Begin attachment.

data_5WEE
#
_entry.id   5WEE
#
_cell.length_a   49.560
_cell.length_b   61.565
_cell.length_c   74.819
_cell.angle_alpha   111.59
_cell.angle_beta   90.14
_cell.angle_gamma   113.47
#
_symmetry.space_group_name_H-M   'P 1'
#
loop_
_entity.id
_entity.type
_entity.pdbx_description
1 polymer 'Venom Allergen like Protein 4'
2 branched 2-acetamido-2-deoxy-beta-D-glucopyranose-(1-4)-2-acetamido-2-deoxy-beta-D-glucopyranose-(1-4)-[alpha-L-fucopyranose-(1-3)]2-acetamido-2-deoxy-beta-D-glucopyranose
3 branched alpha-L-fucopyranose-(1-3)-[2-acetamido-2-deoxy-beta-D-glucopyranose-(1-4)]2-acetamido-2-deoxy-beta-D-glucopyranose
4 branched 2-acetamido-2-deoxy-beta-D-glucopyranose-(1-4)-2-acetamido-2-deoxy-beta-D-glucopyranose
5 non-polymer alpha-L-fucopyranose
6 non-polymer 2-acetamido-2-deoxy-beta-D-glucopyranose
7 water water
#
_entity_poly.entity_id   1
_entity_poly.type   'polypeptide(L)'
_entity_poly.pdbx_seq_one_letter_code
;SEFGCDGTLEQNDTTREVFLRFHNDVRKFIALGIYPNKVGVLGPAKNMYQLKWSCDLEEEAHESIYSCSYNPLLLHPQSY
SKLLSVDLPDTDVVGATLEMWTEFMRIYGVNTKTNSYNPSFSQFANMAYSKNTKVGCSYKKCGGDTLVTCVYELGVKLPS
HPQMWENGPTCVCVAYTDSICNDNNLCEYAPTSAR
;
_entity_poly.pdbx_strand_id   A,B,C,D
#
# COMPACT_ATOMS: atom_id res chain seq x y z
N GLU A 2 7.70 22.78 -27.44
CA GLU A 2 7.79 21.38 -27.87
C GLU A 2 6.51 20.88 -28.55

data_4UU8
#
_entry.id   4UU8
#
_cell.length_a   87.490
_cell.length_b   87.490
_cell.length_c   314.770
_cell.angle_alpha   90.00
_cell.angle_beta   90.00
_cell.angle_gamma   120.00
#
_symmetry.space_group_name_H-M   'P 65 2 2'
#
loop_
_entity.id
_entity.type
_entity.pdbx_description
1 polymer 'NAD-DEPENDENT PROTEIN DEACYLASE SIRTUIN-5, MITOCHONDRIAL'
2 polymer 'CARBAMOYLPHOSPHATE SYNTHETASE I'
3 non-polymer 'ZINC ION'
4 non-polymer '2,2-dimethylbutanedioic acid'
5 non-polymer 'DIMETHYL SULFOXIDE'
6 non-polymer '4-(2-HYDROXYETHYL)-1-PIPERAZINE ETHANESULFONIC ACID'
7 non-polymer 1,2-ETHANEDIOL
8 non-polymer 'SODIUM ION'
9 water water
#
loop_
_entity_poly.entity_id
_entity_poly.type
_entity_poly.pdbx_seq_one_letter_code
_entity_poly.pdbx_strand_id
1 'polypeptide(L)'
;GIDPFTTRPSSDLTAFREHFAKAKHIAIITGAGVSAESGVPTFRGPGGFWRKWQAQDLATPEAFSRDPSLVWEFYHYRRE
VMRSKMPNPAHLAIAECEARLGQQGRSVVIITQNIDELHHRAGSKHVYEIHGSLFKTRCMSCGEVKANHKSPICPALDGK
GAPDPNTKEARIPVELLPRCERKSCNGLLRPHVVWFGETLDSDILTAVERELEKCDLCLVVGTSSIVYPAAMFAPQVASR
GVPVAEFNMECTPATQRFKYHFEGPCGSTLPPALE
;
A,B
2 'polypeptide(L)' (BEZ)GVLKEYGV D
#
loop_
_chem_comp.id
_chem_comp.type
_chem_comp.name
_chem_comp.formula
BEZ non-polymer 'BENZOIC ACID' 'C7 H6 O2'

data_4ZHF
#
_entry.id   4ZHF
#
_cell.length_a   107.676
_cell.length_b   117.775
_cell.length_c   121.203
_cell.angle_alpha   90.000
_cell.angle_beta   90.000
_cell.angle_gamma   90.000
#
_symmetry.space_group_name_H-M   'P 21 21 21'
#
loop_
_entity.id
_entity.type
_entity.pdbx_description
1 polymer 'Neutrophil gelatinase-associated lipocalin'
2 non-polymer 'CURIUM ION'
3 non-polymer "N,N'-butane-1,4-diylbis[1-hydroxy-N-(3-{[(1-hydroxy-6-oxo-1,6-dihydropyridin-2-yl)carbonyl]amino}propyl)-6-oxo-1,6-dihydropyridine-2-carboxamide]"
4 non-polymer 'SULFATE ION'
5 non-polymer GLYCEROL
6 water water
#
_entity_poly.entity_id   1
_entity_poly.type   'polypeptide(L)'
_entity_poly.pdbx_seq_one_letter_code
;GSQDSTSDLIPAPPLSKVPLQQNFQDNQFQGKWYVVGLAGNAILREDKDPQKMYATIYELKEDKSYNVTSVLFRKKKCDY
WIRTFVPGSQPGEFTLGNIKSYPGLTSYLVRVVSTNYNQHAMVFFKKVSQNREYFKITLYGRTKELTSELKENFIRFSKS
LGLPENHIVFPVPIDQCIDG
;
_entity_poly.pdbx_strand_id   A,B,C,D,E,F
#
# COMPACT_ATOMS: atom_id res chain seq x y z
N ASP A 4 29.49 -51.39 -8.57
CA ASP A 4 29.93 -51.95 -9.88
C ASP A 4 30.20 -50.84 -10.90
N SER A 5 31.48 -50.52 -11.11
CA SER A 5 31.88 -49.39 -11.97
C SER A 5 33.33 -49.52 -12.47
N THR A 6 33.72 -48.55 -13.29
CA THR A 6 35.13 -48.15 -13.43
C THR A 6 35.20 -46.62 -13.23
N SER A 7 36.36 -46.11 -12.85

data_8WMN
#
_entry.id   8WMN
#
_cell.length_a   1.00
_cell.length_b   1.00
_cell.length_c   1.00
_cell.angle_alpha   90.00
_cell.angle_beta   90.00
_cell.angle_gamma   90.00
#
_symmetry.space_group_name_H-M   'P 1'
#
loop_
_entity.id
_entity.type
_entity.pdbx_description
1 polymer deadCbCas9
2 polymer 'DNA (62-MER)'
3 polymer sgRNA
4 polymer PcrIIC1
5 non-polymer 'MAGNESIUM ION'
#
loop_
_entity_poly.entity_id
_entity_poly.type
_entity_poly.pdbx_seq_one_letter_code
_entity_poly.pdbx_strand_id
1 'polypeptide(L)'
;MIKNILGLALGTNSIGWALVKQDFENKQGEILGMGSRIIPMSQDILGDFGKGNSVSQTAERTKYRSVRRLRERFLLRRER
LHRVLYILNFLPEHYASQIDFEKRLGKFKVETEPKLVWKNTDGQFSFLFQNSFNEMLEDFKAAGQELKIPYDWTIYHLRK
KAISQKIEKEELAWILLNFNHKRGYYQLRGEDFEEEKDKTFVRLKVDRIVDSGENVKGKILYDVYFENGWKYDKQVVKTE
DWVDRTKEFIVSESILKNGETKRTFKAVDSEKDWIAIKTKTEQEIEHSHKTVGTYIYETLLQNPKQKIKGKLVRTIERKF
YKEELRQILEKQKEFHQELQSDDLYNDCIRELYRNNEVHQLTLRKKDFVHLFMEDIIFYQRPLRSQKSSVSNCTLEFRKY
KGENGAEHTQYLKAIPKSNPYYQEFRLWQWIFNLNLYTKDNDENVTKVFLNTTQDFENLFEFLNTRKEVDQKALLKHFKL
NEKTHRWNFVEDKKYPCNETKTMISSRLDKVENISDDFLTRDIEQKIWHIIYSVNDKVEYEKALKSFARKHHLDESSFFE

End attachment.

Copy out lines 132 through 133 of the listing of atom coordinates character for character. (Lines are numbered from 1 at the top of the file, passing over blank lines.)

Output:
_entry.id   8WMN
#